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Conceptual art is an art movement that emerged in the 1960s and 1970s, characterized by a focus on the idea or concept behind the artwork, rather than its physical form or aesthetic qualities. The movement challenged traditional notions of art and the role of the artist, and often involved the use of unconventional materials and techniques.
Conceptual artists sought to explore the relationship between art and language, and to question the idea of the artwork as a commodity. They often used text, photographs, and other forms of documentation to communicate their ideas, and many works of conceptual art exist only as written instructions or proposals.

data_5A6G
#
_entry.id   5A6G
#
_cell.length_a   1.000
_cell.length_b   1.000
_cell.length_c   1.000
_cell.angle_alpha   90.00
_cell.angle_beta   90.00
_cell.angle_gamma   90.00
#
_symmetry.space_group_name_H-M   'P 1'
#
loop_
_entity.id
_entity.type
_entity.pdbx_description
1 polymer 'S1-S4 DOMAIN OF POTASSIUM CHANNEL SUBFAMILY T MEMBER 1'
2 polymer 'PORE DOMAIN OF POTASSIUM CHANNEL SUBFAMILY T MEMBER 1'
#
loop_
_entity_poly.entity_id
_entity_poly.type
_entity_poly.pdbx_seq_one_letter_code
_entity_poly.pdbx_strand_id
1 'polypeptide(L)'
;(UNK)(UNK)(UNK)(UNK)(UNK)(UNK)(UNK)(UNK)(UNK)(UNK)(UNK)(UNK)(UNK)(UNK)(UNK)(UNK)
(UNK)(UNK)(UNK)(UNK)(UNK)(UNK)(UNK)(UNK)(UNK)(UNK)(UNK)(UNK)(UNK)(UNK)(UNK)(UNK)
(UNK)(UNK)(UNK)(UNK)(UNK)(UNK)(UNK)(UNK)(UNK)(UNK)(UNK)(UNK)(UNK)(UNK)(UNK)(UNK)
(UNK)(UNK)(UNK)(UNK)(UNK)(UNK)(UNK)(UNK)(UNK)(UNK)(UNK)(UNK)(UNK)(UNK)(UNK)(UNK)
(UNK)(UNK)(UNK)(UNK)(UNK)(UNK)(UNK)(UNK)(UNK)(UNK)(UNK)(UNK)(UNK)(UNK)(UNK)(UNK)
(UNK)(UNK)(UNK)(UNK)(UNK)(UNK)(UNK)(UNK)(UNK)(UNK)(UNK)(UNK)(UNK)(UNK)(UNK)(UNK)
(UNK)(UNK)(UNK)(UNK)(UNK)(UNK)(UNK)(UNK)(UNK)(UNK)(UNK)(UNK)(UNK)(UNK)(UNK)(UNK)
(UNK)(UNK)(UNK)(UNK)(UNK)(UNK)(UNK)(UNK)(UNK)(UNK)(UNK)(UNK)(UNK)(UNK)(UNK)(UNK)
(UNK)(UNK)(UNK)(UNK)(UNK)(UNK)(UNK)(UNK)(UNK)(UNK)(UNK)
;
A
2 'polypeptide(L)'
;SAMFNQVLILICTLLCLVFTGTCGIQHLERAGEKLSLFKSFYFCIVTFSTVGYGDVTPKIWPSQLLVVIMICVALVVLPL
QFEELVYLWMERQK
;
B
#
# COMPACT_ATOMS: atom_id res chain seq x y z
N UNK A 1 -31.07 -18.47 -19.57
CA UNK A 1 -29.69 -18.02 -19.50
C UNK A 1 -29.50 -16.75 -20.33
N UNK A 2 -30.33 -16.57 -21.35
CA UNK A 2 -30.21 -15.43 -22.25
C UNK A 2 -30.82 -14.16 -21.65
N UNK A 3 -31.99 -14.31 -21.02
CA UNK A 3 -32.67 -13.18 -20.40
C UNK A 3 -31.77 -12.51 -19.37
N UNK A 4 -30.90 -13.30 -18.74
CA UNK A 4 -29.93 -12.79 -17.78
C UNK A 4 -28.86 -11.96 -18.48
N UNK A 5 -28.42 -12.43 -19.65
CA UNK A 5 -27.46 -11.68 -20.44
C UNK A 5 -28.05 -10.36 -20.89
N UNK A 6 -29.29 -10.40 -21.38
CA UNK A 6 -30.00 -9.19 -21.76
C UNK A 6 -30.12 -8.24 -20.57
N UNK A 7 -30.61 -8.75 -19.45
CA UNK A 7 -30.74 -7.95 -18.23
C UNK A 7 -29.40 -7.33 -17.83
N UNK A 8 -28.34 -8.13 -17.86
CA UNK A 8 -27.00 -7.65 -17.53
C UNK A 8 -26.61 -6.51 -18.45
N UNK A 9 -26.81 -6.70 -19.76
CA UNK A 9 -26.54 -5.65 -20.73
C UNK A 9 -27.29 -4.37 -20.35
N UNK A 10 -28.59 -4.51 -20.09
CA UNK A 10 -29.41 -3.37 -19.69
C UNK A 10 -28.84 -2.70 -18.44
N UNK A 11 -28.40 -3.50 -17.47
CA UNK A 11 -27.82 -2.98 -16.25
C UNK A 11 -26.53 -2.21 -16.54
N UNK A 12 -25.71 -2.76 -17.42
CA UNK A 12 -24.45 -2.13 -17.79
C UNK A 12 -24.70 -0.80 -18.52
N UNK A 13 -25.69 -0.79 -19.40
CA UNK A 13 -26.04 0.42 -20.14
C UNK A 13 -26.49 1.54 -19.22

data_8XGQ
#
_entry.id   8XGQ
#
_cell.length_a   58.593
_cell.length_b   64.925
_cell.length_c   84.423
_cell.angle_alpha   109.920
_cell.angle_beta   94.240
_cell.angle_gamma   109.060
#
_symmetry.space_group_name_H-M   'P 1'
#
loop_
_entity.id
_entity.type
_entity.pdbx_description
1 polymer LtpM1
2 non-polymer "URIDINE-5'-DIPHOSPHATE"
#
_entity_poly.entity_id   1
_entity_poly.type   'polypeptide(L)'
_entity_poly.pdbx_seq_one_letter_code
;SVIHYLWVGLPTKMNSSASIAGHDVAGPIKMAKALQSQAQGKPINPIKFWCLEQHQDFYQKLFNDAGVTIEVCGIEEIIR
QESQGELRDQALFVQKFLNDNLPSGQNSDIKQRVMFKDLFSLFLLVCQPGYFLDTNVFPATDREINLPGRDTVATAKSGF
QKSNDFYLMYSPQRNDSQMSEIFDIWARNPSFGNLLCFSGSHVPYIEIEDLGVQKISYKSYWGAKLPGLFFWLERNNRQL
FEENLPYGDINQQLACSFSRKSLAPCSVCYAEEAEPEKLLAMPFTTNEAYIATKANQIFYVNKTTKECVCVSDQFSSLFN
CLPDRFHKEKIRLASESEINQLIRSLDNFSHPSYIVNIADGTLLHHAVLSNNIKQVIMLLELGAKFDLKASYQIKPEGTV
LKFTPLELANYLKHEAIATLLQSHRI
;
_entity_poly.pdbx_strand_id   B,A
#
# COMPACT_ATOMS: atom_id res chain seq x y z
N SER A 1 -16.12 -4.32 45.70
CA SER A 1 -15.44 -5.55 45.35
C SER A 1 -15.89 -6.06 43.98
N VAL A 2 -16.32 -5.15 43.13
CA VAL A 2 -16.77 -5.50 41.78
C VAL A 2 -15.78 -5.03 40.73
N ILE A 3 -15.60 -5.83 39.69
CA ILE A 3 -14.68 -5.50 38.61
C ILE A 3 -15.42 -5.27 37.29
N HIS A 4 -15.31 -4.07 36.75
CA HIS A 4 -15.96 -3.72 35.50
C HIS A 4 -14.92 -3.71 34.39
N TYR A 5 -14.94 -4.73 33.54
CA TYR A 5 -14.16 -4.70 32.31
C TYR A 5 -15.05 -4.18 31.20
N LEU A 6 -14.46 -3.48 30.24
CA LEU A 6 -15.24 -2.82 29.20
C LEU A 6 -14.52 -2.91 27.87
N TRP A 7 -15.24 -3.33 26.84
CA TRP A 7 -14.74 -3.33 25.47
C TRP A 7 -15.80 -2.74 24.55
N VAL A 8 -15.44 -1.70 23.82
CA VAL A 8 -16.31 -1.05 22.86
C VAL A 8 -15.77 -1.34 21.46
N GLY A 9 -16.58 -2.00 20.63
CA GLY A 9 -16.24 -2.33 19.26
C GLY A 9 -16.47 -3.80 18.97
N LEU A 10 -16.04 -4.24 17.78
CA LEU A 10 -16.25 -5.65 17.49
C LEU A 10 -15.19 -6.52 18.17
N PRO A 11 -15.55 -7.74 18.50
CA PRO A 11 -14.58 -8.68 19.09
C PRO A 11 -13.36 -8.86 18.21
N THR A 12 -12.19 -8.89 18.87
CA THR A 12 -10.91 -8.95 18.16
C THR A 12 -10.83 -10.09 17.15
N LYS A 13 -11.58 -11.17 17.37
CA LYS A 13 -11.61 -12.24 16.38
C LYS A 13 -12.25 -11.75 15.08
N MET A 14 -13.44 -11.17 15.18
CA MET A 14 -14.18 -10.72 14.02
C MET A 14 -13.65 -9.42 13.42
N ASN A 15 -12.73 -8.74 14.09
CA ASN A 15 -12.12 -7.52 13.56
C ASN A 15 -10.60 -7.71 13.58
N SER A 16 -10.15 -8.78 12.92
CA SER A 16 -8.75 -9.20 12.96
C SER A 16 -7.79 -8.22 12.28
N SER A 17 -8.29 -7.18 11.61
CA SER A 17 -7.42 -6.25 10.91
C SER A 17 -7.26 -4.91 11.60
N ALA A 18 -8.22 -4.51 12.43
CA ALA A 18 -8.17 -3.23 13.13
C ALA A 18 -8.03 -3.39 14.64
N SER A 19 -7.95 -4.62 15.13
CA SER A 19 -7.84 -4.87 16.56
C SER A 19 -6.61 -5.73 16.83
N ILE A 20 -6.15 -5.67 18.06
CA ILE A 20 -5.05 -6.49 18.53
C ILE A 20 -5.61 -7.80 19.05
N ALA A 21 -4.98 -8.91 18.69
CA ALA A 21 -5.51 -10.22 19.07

One of the most famous examples of conceptual art is Marcel Duchamp’s “Fountain”, a porcelain urinal that he signed with a pseudonym and submitted to an art exhibition in 1917. The piece challenged traditional notions of what could be considered art, and sparked a debate about the role of the artist and the value of art.
Conceptual art continues to be an influential and controversial movement in contemporary art, and has been used to explore a wide range of social, political, and philosophical issues. It has also been criticized for being overly cerebral and lacking in aesthetic appeal.